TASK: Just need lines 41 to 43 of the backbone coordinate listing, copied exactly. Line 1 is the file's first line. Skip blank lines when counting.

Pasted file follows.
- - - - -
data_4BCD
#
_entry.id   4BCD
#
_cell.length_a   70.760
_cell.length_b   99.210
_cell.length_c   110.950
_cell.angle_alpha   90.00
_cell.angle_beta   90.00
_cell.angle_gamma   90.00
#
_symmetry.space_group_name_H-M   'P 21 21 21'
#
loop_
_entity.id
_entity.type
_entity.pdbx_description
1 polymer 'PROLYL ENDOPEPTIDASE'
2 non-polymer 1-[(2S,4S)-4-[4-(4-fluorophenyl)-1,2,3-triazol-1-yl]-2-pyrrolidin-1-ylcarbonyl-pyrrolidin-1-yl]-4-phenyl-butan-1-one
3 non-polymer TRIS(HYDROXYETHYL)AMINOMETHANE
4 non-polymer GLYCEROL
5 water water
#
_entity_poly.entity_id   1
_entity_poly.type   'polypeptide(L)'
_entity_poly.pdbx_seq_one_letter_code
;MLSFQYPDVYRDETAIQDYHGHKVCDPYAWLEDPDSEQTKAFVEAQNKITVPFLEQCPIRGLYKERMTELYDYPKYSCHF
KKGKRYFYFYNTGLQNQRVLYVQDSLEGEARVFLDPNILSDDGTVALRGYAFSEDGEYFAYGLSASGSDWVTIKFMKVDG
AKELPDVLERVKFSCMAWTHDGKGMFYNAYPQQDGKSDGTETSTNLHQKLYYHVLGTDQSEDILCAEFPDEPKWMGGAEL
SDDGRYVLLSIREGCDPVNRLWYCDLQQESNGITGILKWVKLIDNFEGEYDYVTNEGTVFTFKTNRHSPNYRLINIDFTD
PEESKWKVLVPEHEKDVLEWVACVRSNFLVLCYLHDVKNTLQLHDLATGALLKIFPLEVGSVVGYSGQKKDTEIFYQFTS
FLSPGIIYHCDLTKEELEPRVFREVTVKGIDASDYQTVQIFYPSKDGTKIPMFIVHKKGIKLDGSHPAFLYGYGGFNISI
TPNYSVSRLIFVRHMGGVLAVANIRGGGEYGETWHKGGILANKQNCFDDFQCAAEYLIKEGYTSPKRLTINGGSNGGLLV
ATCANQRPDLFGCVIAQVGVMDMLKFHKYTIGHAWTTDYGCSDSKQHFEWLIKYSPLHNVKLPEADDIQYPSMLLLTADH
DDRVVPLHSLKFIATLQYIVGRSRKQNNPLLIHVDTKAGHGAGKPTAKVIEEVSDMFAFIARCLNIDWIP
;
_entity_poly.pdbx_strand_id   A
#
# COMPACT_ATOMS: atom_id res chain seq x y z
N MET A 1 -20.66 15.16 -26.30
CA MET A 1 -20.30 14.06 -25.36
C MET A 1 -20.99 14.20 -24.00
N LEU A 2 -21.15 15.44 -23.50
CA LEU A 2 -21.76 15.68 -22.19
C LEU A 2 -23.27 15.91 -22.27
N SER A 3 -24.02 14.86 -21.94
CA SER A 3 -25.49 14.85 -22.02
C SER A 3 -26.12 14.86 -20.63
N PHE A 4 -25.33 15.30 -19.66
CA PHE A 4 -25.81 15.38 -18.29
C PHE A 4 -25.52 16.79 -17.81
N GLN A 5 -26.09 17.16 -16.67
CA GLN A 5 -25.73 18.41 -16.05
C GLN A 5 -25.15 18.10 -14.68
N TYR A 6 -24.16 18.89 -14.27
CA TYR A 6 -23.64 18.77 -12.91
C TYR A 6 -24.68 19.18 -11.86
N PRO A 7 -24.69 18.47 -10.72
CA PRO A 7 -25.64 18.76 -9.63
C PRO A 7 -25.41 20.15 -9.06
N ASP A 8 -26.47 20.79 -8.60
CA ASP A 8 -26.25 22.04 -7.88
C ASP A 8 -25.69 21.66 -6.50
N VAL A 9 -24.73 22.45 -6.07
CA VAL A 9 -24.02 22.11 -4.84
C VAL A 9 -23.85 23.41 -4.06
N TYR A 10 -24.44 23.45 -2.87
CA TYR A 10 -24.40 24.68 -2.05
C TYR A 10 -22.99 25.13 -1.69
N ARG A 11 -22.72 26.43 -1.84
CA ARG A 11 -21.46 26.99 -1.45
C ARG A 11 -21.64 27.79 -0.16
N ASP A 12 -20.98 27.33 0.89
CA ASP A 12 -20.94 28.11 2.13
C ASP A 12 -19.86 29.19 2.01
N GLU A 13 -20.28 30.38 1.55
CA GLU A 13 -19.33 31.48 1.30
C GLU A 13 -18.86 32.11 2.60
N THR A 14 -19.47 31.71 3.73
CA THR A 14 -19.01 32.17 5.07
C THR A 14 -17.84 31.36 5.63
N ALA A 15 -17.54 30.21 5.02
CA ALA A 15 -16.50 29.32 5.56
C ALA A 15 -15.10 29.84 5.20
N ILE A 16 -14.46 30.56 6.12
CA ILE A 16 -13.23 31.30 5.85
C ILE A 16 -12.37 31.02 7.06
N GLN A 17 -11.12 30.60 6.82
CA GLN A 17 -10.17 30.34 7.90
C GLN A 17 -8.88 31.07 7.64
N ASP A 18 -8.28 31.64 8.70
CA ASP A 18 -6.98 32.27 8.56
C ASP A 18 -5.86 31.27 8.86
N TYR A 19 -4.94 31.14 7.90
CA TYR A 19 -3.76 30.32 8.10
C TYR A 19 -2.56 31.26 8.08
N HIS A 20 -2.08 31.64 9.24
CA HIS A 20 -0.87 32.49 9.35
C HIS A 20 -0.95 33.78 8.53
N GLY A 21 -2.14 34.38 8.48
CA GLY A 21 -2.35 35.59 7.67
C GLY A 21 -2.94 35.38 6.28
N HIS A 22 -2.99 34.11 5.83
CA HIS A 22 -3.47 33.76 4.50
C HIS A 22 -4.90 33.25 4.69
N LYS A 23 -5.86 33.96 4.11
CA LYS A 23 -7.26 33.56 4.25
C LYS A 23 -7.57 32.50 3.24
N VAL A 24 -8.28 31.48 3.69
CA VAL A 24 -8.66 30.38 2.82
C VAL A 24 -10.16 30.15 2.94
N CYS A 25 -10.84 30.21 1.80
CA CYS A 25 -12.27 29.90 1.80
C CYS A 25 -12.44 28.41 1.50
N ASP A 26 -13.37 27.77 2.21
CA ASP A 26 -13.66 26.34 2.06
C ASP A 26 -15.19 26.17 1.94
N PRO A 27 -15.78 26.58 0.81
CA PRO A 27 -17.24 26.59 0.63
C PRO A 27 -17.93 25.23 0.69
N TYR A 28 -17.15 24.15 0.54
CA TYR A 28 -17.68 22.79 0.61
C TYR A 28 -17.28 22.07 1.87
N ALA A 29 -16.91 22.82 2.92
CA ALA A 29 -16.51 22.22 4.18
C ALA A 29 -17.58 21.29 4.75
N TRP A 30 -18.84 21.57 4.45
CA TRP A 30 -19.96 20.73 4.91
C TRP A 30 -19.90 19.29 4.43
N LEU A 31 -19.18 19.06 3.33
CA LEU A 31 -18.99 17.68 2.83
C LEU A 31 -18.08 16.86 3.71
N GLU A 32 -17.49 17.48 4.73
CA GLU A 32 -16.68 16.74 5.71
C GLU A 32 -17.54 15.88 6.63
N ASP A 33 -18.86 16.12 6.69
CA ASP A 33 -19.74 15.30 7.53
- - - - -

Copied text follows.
CA MET A 1 -20.30 14.06 -25.36
C MET A 1 -20.99 14.20 -24.00
N LEU A 2 -21.15 15.44 -23.50